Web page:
Also in 1968, the Air Canada Silver Broom replaced the Scotch Cup, and it was sanctioned as the World Curling Championship. In 1975, the Federation endorsed the World Junior Men's Curling Championship; in 1979 the Ladies’ Curling Championship; and in 1988, the World Junior Ladies’ Curling Championship. The four events were combined into two in 1989 at Milwaukee, Wisconsin, and Markham, Ontario, and became known as the World Curling Championships (WCC) and the World Junior Curling Championships (WJCC).
The Constitution had a significant adjustment in 1982, when the Federation was declared an independent entity and approved as the governing body for curling in the world, while the Royal Caledonian Curling Club was acknowledged as the Mother Club of Curling.
Curling was a demonstration sport for a second and third time at the Olympic Winter Games of 1988 (Calgary) and 1992 (Albertville) for teams of men and women. On 21 July 1992, at its session in Barcelona, Spain, the International Olympic Committee granted official medal status to Men’s and Women’s Curling, to take effect no later than the Olympic Winter Games of 2002, with an option for 1998 at Nagano, Japan.
During the meeting of the IOC Executive Board held June 22-23, 1993 in Lausanne, the Organizing Committee of the Nagano Olympic Winter Games (NAOC) officially agreed to include Curling in the programme of the XVIII Olympic Winter Games in 1998. Eight teams for men and women participated in Nagano, and this was increased to ten from the Salt Lake City Olympic Winter Games of 2002 onwards.
At the Semi-Annual General Assembly of the Federation in Leukerbad, Switzerland, in December 1993, a revised Constitution was adopted. This included changes to the Management Structure. The revised structure became operational following the election of the Executive Board at the Annual General Assembly in Oberstdorf, Germany, in April 1994.
From 1966 to 1994, the administration of the ICF and WCF was the responsibility of employees of the RCCC. Following the adoption of the revised Constitution, the WCF set up its own Head Office and Secretariat in Edinburgh, Scotland in 1994.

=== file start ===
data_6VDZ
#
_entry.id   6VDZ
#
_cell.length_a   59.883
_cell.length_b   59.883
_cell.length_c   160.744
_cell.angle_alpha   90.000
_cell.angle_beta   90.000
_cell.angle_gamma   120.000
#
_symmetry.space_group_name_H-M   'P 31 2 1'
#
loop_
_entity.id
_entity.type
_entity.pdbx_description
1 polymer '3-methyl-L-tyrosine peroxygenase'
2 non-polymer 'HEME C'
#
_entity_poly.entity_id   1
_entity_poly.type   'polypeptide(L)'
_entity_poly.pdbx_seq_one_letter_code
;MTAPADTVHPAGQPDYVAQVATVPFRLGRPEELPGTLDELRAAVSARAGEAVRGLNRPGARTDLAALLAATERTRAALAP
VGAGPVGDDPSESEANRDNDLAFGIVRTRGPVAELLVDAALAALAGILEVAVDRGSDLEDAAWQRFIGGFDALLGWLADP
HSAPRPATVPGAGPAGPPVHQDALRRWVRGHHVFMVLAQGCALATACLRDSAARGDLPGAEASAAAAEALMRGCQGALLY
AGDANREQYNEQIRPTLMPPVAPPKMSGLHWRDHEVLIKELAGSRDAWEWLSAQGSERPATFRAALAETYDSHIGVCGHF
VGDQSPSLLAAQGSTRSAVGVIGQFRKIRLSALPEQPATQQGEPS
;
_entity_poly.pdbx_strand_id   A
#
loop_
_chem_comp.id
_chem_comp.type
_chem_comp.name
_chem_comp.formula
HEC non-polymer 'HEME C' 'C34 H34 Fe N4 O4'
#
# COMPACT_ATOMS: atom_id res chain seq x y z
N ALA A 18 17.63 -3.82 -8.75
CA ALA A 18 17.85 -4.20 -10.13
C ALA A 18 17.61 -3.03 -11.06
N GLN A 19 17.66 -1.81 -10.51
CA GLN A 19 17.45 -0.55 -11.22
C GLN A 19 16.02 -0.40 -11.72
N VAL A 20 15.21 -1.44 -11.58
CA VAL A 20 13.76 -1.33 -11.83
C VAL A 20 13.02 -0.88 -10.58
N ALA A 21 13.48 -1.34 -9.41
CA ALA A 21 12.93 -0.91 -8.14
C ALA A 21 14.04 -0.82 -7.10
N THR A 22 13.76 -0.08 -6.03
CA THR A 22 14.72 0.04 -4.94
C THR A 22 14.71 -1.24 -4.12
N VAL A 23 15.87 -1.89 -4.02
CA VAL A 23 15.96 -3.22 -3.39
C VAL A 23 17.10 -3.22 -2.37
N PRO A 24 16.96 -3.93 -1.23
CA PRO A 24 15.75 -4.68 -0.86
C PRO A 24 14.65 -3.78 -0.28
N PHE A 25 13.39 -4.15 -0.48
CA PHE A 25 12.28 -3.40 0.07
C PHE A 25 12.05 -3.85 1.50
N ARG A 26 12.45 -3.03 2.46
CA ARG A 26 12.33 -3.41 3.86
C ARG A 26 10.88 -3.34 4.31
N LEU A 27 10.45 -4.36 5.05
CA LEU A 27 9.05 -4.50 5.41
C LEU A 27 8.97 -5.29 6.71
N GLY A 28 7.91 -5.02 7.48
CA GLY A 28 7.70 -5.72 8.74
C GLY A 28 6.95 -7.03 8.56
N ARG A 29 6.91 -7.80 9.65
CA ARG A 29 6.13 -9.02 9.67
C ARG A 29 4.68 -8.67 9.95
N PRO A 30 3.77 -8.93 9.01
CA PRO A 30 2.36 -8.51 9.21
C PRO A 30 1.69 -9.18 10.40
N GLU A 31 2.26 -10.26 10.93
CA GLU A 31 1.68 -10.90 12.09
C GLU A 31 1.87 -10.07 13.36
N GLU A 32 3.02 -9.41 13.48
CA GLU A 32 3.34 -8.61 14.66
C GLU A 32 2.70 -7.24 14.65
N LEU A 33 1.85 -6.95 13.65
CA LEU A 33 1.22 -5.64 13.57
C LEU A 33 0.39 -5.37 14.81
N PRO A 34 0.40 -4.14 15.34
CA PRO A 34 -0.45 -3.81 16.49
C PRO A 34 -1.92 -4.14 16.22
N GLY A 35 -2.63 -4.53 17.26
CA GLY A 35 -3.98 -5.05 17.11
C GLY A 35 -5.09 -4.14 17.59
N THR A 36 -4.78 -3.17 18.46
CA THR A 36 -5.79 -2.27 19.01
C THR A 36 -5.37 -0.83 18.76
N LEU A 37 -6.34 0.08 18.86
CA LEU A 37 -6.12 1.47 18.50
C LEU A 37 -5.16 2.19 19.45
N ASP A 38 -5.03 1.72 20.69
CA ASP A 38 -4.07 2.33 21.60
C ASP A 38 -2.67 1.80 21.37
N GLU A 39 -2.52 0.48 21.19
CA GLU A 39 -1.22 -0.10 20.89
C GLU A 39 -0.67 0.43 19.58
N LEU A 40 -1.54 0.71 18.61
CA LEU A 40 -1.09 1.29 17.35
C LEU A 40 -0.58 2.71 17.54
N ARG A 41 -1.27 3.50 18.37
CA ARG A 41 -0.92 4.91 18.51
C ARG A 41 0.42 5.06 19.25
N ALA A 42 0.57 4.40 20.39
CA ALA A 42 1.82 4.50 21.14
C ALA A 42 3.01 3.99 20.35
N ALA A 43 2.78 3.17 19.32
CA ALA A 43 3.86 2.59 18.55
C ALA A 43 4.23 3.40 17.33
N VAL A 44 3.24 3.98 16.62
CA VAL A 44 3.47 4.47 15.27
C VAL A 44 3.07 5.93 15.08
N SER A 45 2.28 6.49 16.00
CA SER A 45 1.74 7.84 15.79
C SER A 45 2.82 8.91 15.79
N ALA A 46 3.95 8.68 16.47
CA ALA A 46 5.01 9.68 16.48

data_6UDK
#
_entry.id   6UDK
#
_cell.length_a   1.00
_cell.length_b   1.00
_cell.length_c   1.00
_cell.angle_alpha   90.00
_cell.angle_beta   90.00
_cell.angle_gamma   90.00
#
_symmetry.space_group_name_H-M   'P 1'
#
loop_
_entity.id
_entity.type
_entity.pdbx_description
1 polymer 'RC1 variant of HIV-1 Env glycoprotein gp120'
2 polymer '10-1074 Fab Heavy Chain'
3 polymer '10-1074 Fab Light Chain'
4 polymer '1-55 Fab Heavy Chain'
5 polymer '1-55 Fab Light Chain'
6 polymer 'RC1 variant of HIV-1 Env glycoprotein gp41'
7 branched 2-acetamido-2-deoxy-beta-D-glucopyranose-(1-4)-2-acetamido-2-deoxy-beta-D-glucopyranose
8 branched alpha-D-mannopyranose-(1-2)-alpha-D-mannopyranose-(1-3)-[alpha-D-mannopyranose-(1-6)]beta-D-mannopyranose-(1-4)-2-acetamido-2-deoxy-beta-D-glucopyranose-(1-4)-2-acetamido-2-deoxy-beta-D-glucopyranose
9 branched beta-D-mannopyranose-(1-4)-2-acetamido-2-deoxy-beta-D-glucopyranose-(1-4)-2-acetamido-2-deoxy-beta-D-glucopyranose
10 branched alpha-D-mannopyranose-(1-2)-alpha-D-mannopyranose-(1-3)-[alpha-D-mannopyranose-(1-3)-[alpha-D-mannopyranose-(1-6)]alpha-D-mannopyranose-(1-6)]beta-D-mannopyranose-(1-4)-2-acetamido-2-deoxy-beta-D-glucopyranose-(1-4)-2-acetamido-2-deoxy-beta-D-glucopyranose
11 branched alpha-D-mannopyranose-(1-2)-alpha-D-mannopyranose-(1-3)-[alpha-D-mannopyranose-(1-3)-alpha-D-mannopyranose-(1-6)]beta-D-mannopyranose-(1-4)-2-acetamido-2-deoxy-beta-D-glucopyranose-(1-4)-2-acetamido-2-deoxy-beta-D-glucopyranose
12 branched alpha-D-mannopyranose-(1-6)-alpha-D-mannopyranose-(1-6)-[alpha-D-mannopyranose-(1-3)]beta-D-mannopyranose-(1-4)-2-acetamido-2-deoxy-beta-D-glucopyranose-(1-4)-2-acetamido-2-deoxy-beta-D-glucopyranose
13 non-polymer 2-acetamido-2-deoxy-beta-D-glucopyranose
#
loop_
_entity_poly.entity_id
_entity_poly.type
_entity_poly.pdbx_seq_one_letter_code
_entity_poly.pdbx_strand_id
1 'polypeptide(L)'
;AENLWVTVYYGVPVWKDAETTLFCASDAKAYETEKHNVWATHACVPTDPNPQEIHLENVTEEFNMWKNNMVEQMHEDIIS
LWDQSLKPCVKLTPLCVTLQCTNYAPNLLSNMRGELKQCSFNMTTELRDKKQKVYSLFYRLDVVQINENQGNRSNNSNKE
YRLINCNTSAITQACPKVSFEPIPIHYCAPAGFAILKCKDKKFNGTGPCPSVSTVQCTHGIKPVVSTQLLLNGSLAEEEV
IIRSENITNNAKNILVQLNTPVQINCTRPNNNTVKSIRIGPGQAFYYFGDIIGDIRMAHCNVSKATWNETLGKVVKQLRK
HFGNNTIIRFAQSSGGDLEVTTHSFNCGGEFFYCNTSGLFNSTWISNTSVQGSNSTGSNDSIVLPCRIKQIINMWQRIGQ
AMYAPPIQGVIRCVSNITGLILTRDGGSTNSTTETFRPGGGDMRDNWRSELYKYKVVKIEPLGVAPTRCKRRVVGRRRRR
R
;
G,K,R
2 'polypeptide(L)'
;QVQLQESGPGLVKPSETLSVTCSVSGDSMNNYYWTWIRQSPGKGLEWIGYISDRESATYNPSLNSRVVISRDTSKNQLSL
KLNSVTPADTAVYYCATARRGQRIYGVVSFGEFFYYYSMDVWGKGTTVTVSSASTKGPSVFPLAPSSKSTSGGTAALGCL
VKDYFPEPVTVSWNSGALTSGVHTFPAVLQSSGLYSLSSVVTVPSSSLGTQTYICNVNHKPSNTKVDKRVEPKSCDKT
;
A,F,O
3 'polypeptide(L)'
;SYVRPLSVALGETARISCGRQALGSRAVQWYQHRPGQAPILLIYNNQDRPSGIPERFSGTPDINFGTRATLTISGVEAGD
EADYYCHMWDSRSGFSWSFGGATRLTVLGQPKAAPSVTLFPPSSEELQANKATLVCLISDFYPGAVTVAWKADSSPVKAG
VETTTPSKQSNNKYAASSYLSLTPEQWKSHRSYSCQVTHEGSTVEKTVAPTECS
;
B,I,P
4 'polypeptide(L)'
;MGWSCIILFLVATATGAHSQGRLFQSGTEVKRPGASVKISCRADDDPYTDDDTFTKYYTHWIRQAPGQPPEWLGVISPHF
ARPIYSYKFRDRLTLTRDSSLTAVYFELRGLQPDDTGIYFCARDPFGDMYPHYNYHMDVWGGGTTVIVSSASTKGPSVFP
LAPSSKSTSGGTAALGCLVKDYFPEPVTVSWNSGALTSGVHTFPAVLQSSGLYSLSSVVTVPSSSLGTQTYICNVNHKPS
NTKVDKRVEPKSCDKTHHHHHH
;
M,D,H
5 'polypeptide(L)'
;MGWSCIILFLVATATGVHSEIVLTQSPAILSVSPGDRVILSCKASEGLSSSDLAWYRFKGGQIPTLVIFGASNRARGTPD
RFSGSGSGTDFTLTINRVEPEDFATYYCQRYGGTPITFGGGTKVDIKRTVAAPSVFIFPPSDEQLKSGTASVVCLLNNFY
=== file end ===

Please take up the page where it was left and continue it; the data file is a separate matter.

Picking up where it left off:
At the Semi-Annual General Assembly of the Federation in Grindelwald, Switzerland in December 1995, a completely re-written Constitution was adopted in order to comply with Swiss law following the Federation’s registration in that country.
In May 2000, the WCF Secretariat moved from Edinburgh to Perth, Scotland.
The first World Wheelchair Curling Championship was held in January 2002 and in March that year, the International Paralympic Committee granted official medal status to Wheelchair Curling for mixed gender teams. The Organizing Committee of the Torino Paralympic Winter Games 2006 agreed to include Wheelchair Curling in their programme.
Other international events introduced in 2002 included World Senior Championships for men and women, and The Continental Cup, a competition run along the same lines as golf’s Ryder Cup, with Team North America (Canada and USA) versus Europe (now Team World).
In 2003, Curling was featured on the programmes of the World University Winter Games and the Asian Winter Games for the first time.
In 2005, the World Men’s and Women’s Championships were separated once again, and held in different parts of the world. Also that year the European Youth Olympic Festival introduced a curling competition for Junior men and women between 15 and 18 years of age.
The growth of the sport in Asia was recognized with the World Women’s Championship held in Aomori, Japan, in 2007 and Gangneung, Korea, in 2009. The World Men’s Curling Championship will take place in Beijing, China in 2014.
In 2008, the first World Mixed Doubles Curling Championship was staged in Vierumäki, Finland. Mixed Doubles Curling marks a break from traditional curling, as teams are comprised of two players – one male and one female. The Championship has grown from strength to strength and is now an annual fixture on the WCF calendar.